Baby Coral Trees on the Wild Coast

A few months ago, we made a trip to Dwesa Cwebe Nature Reserve in the Eastern Cape. It is quite a drive and the roads are pretty bad  – you need a vehicle with high suspension. But once you get there, the dense coastal forests, natural lagoons and beach are pretty much all yours. Well, that was our experience at any rate but I suppose we were out of season. We went on a great hike along the coast with one of the very knowledgeable local guides. We came across a baby coral tree, something I hadn’t seen before. Is this Erythrina caffra but just a baby version? Why is it dwarfed like this?


5 Responses to Baby Coral Trees on the Wild Coast

  1. Margaret Burger October 16, 2012 at 9:47 am #

    The ‘baby Coral trees’ in the picture are the indigenous Erythrina zeyhri or ‘ploegbreker’ due to the major part of the plant being underground! Your photograph is absolutely awesome – so nice to know there are such great pristine place. have a look at the following link for more information.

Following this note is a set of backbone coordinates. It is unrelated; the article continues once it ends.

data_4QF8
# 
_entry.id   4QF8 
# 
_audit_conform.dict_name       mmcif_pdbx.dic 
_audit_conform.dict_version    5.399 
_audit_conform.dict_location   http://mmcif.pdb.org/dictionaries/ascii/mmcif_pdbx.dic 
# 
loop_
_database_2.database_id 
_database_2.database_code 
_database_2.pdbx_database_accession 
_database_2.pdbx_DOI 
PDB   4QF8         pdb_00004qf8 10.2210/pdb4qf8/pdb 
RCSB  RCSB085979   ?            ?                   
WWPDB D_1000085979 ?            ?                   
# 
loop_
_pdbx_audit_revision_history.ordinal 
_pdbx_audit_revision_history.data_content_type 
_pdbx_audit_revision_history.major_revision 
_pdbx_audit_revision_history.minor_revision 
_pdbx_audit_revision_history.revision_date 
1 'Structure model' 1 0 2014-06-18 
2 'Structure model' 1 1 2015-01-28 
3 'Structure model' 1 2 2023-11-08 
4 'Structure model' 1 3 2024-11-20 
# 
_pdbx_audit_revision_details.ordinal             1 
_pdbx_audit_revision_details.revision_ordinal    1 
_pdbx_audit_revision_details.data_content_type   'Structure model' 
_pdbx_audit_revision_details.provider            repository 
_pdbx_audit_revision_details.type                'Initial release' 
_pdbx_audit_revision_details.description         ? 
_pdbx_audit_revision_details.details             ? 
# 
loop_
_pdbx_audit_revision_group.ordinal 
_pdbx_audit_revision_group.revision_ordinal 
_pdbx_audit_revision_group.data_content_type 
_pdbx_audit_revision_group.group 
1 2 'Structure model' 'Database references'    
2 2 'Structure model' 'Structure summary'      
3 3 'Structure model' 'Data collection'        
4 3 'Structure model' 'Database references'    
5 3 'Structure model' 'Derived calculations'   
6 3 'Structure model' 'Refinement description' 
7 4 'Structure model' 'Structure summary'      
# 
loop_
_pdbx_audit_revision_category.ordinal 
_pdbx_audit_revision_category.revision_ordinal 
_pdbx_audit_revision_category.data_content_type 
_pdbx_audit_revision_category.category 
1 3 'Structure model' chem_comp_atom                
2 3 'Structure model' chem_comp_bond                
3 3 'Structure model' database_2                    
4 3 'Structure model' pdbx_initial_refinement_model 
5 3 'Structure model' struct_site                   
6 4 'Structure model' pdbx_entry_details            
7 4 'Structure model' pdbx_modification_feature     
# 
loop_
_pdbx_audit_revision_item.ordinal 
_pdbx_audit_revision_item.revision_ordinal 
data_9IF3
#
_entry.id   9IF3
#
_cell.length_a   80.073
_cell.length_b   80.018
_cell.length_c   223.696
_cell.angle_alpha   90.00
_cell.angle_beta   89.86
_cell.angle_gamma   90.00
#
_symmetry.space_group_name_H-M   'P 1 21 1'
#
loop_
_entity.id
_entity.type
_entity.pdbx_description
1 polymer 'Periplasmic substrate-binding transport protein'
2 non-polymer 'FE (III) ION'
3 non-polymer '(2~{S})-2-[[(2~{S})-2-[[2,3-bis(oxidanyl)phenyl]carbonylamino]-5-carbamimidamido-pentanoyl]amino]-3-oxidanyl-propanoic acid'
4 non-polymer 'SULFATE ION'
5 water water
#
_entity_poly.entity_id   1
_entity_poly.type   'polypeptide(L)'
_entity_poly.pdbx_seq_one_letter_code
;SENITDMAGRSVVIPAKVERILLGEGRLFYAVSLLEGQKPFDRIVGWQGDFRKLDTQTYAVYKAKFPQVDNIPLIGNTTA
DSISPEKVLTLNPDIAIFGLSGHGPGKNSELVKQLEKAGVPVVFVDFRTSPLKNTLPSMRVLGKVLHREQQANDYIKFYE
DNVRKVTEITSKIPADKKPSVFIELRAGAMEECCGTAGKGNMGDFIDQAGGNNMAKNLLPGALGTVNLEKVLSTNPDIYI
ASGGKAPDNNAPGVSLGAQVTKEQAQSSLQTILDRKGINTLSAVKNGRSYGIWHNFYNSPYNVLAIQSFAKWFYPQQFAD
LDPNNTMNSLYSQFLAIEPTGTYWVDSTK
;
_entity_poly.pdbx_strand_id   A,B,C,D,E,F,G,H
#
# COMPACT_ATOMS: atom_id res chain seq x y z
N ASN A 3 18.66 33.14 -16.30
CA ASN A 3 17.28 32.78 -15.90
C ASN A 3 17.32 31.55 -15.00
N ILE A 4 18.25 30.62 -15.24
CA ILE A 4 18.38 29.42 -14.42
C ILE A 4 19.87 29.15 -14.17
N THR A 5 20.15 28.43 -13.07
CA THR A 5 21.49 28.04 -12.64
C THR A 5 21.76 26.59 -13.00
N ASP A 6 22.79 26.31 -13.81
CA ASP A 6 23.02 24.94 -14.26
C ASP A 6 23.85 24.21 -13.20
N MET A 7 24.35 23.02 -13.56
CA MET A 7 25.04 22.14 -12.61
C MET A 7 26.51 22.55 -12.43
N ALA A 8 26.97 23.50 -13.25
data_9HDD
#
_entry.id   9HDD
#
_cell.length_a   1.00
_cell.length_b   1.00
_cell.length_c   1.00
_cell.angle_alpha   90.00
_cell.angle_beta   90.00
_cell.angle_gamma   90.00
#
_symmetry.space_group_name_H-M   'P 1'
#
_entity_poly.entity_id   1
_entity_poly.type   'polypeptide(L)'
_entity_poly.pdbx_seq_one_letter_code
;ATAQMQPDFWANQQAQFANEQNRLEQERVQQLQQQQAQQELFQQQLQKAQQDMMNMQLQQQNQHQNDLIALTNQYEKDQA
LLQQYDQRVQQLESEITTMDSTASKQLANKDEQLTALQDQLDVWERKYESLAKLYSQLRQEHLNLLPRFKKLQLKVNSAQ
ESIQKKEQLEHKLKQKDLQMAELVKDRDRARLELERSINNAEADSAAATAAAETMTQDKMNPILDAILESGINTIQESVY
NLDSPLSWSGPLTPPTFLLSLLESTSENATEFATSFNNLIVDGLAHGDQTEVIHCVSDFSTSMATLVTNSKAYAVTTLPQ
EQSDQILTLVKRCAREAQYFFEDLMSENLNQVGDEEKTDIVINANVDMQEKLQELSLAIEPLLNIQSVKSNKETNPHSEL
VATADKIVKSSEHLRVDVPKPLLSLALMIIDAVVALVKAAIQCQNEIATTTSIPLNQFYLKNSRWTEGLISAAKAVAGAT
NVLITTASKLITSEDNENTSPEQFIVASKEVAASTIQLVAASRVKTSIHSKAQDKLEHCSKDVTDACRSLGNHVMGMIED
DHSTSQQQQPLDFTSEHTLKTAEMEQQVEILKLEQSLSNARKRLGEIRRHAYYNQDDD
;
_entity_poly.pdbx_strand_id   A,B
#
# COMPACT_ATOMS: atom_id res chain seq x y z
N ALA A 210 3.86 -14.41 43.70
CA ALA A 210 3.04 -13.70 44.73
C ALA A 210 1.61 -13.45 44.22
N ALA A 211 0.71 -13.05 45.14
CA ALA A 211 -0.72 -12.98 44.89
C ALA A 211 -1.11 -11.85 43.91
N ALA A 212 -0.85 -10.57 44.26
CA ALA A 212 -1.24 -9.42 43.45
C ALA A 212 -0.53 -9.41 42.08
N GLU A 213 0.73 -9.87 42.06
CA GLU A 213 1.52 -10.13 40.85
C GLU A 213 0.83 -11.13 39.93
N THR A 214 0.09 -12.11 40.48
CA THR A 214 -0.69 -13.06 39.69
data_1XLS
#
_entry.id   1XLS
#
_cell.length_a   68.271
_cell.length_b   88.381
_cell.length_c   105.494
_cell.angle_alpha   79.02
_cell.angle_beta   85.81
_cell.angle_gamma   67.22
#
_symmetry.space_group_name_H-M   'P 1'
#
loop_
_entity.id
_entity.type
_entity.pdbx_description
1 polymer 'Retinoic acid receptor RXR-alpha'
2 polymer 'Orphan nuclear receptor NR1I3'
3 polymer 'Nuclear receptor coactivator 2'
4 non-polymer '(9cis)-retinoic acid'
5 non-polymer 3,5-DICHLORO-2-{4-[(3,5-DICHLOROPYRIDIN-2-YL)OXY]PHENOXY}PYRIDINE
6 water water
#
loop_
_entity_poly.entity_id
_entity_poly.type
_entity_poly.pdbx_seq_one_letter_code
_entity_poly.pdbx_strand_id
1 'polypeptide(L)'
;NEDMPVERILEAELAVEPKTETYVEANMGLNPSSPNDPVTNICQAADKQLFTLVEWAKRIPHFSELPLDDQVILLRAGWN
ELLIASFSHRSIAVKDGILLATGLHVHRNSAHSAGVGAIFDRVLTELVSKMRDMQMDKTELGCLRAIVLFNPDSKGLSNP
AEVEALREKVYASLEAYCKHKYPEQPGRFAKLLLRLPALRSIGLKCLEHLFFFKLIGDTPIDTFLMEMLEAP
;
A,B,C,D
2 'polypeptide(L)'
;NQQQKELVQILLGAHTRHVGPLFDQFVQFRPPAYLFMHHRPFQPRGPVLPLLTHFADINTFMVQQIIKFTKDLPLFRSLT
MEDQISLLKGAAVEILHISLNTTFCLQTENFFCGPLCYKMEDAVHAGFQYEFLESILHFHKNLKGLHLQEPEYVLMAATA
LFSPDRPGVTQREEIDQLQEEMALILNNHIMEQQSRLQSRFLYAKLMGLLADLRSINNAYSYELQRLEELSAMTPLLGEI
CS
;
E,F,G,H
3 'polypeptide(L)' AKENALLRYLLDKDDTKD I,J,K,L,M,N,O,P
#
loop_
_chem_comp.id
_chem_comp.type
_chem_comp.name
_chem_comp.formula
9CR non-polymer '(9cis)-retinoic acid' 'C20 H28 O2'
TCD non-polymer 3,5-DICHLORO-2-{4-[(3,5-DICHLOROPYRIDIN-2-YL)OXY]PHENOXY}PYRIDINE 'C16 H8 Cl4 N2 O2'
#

Margaret Burger

  2. Laurian October 16, 2012 at 9:53 am #

    This is a lovely shrub species, Erythrina humeana, which grows to only two or three metres

  3. Lorraine October 16, 2012 at 4:12 pm #

    Yes, definitely E. humeana. I had a ploegbreker in my Johannesburg garden and the leaves were the size of dinner plates, with fierce prickles on both sides of the leaves.

  4. Margaret Burger October 17, 2012 at 3:17 pm #

    Interestingly the Zulu name for Erythrina zeyhri and humeana is umsinsana or small msinsi. Only humeana has a Xhosa name, umsintsane or utambuki. I looked at the leaves more closely and can see a few prickles and in comparison the leaves are smaller (on humeana) but I just judged from the grasslands – agreed that it is humeana looking at the leaves in ‘Pooley’s Wildflowers’ for zeyhri. Humeana is more widely distributed, looking at the map it does ocur on the east coast as well… so will agree that it looks more like humeana than zeyhri! Thanks Lorraine and Laurian!

  5. mol-d October 21, 2012 at 11:51 am #


    thanks for the all info! 😀

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